Household tasks can be a challenge at times, but when you have your little ones around, it can seem like a daunting task altogether. One of the best ways to make the most of a difficult situation as well as teaching your children from an early age is to educate them on how to clean up after themselves, or at least begin to help with the general tidying of the house. While you’d never expect a young child to grab the hoover, you can implement smaller, simple tasks that will help kids grow and mature.
Sense of Pride
Toddlers and younger children love to help out. They always want to help mummy or daddy with tasks to make them feel older and more involved. While not all tasks are appropriate or safe for younger ones, there are a handful of things you can get them to do that will give them a sense of pride and make them want to do them again. Tasks such as putting toys back into a box, placing books back onto a shelf and so on are relatable to them and will teach them to tidy up after themselves too.
While teaching your child to make their own bed or get themselves dressed on a morning may seem like an obvious task to set, it’s important to remember the ability your child has at their age. For children under the age of five, you may want to start by setting them the task of simply folding back their duvet to cover the bed sheets, instead of neatly tucking it back in ready for the next day. You can then reward them for their efforts, and neaten up the job yourself later on. When it comes to getting dressed, you may want to line the clothes neatly on the bed for them to then put on themselves. It may be a challenge for your child to select the clothes or reach into the wardrobe or drawers, so this will help them while still teach them the skills to dress themselves.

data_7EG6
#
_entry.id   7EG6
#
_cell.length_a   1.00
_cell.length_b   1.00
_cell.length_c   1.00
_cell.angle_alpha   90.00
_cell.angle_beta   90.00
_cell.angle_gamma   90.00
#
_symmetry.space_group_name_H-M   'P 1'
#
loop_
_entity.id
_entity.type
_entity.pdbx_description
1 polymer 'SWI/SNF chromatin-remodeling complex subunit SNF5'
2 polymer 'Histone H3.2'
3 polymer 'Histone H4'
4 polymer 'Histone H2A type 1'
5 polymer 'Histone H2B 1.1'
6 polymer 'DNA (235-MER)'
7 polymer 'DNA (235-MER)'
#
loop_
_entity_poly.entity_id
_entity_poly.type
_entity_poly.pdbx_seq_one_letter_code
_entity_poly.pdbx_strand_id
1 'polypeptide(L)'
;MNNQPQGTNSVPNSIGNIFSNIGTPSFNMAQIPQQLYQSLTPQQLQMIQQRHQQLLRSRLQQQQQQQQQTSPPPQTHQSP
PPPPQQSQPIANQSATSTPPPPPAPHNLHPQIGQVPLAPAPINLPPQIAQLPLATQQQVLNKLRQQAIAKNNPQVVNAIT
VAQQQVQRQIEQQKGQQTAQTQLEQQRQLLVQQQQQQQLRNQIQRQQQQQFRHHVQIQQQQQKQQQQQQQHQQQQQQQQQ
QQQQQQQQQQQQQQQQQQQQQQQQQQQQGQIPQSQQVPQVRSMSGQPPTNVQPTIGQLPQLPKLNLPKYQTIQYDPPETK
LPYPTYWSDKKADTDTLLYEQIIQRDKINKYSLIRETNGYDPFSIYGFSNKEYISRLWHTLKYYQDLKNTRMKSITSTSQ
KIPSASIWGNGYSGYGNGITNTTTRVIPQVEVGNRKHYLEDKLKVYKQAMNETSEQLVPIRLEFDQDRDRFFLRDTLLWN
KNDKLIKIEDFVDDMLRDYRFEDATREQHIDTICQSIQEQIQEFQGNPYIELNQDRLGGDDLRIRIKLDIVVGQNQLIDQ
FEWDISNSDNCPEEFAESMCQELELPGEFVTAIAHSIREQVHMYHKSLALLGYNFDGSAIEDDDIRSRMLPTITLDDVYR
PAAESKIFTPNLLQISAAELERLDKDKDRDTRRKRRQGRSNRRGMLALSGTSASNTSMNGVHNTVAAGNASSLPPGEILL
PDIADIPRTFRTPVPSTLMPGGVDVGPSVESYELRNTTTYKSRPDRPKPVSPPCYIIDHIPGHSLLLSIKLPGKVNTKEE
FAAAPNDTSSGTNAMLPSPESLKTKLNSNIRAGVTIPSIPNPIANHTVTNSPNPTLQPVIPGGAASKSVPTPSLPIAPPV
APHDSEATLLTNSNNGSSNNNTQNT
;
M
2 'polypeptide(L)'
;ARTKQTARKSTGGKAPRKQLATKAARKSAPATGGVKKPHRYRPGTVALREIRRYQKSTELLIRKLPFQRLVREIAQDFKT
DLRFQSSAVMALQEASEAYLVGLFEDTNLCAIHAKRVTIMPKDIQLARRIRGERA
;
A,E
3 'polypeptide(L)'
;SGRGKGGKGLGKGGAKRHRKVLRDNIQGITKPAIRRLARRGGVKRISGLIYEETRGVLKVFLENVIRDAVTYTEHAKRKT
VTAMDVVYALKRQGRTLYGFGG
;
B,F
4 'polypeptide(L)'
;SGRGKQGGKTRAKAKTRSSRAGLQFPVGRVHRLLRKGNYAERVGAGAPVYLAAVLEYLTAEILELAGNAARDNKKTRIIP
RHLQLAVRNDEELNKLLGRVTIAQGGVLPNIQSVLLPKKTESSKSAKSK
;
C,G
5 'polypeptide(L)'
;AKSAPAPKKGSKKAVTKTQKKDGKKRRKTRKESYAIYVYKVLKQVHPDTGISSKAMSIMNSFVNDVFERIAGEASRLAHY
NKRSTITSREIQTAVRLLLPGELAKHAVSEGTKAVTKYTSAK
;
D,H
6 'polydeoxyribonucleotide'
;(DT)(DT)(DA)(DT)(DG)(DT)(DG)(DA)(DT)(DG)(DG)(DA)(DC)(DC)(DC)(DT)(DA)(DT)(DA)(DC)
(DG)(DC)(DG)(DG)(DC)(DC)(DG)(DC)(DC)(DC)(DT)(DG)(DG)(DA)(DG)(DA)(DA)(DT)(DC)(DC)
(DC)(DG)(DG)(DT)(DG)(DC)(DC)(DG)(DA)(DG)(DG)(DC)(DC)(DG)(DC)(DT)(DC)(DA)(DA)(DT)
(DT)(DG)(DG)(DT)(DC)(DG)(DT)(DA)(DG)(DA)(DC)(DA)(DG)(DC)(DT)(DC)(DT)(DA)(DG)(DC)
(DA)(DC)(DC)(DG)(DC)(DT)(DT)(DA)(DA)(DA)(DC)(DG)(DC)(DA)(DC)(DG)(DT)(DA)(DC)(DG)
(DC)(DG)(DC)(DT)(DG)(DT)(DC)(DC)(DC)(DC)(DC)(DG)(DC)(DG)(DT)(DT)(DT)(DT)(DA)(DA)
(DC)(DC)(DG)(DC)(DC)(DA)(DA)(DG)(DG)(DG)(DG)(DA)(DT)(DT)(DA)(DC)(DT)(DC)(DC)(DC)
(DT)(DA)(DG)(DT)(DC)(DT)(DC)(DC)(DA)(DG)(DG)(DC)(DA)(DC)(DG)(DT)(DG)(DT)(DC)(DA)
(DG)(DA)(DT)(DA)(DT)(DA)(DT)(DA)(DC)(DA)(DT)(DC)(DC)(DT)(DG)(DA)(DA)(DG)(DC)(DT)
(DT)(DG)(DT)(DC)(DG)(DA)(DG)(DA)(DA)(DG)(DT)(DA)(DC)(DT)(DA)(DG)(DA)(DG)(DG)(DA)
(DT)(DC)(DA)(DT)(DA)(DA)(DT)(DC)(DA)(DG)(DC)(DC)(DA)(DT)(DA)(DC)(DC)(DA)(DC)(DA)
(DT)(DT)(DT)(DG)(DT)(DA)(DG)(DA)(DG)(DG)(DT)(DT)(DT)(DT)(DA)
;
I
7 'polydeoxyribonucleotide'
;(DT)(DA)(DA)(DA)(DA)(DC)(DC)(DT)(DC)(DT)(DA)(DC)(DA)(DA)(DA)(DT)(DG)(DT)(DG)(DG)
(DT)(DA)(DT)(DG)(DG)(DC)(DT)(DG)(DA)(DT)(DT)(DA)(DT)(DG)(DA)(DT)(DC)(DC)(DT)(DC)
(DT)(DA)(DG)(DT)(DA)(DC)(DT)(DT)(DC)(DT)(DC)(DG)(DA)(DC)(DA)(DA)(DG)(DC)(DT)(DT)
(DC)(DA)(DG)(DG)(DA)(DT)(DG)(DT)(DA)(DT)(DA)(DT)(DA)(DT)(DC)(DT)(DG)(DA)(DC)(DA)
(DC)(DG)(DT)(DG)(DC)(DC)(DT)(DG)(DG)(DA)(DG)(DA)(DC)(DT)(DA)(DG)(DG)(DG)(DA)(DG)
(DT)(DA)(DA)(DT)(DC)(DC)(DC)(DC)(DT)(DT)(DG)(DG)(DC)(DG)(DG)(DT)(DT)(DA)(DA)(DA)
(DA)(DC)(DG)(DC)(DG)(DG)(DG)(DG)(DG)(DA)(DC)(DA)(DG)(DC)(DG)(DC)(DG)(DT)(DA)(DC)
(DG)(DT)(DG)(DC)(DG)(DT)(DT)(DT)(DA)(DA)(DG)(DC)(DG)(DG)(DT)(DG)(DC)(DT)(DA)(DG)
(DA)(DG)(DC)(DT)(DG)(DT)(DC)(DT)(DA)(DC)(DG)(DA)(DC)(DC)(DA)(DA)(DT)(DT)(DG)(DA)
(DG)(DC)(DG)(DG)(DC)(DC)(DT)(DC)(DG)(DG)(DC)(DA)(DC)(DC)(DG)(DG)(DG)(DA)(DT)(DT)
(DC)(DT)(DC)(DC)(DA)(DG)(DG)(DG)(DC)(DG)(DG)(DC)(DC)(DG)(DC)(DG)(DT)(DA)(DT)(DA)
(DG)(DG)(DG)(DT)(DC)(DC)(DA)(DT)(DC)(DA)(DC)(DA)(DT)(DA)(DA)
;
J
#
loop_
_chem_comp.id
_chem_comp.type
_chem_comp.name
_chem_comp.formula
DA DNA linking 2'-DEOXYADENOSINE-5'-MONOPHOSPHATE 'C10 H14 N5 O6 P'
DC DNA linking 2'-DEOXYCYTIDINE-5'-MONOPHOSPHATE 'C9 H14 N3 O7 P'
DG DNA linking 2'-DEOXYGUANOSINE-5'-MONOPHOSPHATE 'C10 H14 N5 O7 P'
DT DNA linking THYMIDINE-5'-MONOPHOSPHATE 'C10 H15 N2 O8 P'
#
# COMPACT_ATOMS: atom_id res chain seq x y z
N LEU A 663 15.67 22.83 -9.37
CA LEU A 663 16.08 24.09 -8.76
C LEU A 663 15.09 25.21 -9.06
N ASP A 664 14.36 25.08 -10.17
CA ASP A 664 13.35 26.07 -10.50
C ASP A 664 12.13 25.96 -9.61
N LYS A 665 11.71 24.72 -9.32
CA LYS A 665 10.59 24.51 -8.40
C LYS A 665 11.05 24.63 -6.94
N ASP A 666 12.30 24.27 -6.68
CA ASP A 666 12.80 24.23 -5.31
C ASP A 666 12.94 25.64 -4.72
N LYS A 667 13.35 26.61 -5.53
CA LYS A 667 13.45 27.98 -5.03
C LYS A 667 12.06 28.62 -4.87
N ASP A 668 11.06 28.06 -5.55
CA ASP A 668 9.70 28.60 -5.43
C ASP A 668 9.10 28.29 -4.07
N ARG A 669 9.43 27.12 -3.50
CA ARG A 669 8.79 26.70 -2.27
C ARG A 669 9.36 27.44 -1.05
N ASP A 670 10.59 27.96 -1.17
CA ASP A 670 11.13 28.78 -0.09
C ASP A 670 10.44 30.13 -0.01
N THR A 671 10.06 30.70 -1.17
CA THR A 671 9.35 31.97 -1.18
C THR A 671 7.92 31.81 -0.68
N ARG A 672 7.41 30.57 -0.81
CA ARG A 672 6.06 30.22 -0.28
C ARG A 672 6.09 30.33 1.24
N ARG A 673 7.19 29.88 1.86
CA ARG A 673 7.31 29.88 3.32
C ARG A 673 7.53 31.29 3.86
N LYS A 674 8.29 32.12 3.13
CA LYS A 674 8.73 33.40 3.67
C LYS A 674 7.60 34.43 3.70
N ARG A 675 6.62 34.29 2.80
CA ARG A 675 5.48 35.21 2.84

Limits and Boundaries
Your home can become very messy and cluttered due to the endless number of toys scattered across the floor. Just think about how much neater and safer your house would be if there weren’t Lego traps or dolly clothes positioned behind the door ready to catch you on your way into the room. Teaching your child that they can only have a set number of toys out at once will enable them to prioritise which toys they’d like to play with, while also encouraging them to tidy other toys away before getting any more out to play with. This will help keep your home tidier, as well as motivate them to control what they’re playing with and when.
Children respond very well to rewards and praises. Rewarding your child is a simple way of acknowledging their hard work and giving them something to be proud of. There are so many fun and exciting ways in which you can reward your children for their efforts around the house. Introducing items such as progress charts, rewards charts and sticker boards will give them something to work for. Write the tasks you have taught or are teaching your child onto a chart and then write the days of the week. When your child completes this task, you can then reward them with a golden star or sticker.
This will encourage them to want to get the star, therefore wanting to do their chores. Sticking this chart on the kitchen cupboard door or onto the fridge is a great option as your child can see the chart and monitor their own progress and achievements.
Article Submitted By Community Writer